Child’s sock [Object]
Archaeologist W. M. Flinders Petrie found this child's sock, dated to the 2nd century C.E., in a cemetery at Oxyrhyncus, a Greek monastic centre on the banks of the Nile in Egypt. The sock is made of wool yarn in a technique called "sprang," or loop knitting, in which short pieces of yarn were looped in a circular pattern using a needle. The sock features a separate section for the large toe and was likely worn with a thong sandal made of woven rushes with leather strap and sole. This example is unusual both for the skill of its Egyptian maker and the elaborate multi-colored, striped pattern. It is rare for such common objects to be preserved in the archaeological record because they were subject to wear in life and disintegration after burial. Egypt's dry climate and the care taken with burials have preserved them. The technique of loop knitting was widespread in the ancient world, and has been identified in well-preserved textile examples from Peru, Denmark, and Greece. The technique sometimes involved use of a frame, and was used to make hairnets, hoods, and fishnets as well.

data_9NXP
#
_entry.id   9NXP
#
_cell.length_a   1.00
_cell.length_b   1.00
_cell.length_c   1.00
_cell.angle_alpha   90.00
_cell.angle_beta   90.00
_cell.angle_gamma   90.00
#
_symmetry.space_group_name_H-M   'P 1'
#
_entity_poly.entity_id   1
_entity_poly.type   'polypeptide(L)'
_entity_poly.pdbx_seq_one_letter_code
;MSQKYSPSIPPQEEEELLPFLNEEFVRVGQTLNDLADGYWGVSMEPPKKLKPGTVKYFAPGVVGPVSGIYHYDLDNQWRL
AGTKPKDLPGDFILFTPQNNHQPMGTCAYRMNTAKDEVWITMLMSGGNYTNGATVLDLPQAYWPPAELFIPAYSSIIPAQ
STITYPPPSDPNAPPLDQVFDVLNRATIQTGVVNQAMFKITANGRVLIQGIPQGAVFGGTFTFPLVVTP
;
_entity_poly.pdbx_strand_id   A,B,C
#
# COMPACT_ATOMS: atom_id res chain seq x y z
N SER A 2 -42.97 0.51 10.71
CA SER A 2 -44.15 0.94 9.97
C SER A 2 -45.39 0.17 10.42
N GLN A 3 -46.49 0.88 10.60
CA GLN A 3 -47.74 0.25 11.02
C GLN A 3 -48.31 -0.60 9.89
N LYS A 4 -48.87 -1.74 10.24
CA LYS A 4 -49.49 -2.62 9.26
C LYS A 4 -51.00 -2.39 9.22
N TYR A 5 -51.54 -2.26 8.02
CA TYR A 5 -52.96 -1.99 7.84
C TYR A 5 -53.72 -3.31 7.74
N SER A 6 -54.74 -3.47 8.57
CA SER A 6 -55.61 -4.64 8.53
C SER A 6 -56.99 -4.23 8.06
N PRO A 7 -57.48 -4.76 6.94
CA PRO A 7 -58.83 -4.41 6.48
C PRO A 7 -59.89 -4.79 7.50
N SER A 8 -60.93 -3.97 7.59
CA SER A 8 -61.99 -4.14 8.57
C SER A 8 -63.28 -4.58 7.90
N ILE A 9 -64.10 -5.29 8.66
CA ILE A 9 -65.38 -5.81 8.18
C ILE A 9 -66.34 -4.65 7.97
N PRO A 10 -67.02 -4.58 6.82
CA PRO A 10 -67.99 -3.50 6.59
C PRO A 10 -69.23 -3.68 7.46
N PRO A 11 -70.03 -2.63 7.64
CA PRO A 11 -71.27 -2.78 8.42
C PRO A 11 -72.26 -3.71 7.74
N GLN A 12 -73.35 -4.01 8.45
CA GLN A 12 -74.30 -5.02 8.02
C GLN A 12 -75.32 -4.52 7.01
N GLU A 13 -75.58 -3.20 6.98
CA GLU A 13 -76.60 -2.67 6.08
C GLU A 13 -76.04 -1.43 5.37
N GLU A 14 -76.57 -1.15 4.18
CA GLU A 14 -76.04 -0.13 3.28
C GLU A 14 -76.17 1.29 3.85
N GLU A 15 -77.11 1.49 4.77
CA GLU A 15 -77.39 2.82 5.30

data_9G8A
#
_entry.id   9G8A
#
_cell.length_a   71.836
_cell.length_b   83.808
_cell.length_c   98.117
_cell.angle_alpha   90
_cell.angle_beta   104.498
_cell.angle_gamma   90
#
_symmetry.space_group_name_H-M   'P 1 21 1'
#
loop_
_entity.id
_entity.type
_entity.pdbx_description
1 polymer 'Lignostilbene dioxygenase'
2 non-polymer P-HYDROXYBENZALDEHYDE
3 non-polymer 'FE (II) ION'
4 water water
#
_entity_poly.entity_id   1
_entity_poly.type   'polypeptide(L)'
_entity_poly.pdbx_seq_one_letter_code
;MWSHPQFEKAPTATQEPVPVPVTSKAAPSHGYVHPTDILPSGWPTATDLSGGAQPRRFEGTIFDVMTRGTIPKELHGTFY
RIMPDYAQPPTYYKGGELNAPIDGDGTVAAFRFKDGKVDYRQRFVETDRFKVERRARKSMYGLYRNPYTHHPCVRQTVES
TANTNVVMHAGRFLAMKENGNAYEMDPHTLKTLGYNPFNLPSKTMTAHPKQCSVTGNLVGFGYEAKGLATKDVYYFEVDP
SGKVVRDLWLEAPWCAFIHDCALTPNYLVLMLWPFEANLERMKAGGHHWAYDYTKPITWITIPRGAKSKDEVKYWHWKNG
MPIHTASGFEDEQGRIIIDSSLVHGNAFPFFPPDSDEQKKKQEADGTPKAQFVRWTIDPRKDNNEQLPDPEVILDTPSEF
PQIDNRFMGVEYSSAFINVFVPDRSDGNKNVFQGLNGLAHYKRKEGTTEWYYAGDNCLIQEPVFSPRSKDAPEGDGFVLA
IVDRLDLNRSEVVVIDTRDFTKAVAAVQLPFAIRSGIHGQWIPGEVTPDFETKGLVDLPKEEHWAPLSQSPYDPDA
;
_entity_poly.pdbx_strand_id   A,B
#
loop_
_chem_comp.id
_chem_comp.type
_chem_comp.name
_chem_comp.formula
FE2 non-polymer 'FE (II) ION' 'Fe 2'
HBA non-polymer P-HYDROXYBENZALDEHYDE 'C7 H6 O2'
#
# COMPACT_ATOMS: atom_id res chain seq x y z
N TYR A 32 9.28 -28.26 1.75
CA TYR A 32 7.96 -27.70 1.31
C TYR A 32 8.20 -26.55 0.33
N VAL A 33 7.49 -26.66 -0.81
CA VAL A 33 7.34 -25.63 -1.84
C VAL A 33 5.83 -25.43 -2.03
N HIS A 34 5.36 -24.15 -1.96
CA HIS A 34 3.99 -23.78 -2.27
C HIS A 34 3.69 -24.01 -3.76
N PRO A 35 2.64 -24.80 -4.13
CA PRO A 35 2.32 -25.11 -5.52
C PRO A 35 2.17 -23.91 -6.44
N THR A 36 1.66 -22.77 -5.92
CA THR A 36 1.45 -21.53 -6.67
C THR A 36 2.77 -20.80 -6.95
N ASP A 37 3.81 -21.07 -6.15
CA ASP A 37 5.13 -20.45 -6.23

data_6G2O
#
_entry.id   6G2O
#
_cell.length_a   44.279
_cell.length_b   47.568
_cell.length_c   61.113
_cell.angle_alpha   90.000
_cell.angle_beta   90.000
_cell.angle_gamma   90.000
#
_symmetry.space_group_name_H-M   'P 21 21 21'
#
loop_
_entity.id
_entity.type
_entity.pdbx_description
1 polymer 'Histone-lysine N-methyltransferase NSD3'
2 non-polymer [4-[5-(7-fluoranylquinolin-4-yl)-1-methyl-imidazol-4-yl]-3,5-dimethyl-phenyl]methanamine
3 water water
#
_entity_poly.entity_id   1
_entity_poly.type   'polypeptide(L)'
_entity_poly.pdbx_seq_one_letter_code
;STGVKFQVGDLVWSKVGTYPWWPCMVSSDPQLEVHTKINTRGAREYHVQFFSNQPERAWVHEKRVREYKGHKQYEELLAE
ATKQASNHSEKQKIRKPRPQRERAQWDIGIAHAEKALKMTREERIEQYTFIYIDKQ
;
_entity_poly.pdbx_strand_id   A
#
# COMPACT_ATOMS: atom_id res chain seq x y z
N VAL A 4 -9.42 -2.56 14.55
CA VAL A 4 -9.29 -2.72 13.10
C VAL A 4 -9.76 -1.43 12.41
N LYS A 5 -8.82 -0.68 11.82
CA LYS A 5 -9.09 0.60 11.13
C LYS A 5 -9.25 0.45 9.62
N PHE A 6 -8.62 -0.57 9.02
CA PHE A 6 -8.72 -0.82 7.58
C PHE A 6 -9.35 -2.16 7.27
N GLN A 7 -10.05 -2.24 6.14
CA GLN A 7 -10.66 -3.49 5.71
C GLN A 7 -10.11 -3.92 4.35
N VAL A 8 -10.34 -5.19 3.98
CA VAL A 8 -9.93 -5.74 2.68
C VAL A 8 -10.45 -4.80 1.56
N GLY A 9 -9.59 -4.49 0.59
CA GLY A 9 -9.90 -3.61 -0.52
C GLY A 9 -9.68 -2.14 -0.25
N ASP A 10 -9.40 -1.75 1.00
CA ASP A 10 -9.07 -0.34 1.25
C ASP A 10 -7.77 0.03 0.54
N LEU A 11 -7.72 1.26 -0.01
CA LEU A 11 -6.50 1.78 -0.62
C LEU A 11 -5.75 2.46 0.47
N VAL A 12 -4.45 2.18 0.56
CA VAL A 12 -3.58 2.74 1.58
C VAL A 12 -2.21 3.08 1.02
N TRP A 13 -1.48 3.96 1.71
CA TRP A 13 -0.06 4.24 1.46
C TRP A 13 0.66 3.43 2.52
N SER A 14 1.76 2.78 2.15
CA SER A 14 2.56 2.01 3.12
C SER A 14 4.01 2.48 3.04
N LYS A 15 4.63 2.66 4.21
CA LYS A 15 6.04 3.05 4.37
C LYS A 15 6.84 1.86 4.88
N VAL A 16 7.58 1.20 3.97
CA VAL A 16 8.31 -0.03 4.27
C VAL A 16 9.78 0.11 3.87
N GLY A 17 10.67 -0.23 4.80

Manchester Museum, University of Manchester, UK. Photo by Geoff Thompson. Cited in Harris, Jennifer, ed. Textiles: 5,000 Years. London and New York: Trustees of the British Museum/Harry N. Abrams, 1993. Loop knitting diagram by Dorothy Burnham, illustration (page 16) from Information Pack on Textiles in the Petrie Museum of Egyptian Archaeology at http://www.petrie.ucl.ac.uk/index2.html.
How to Cite This Source
"Child’s sock [Object]," in Children and Youth in History, Item #208, http://chnm.gmu.edu/cyh/primary-sources/208 (accessed August 31, 2016). Annotated by Susan Douglass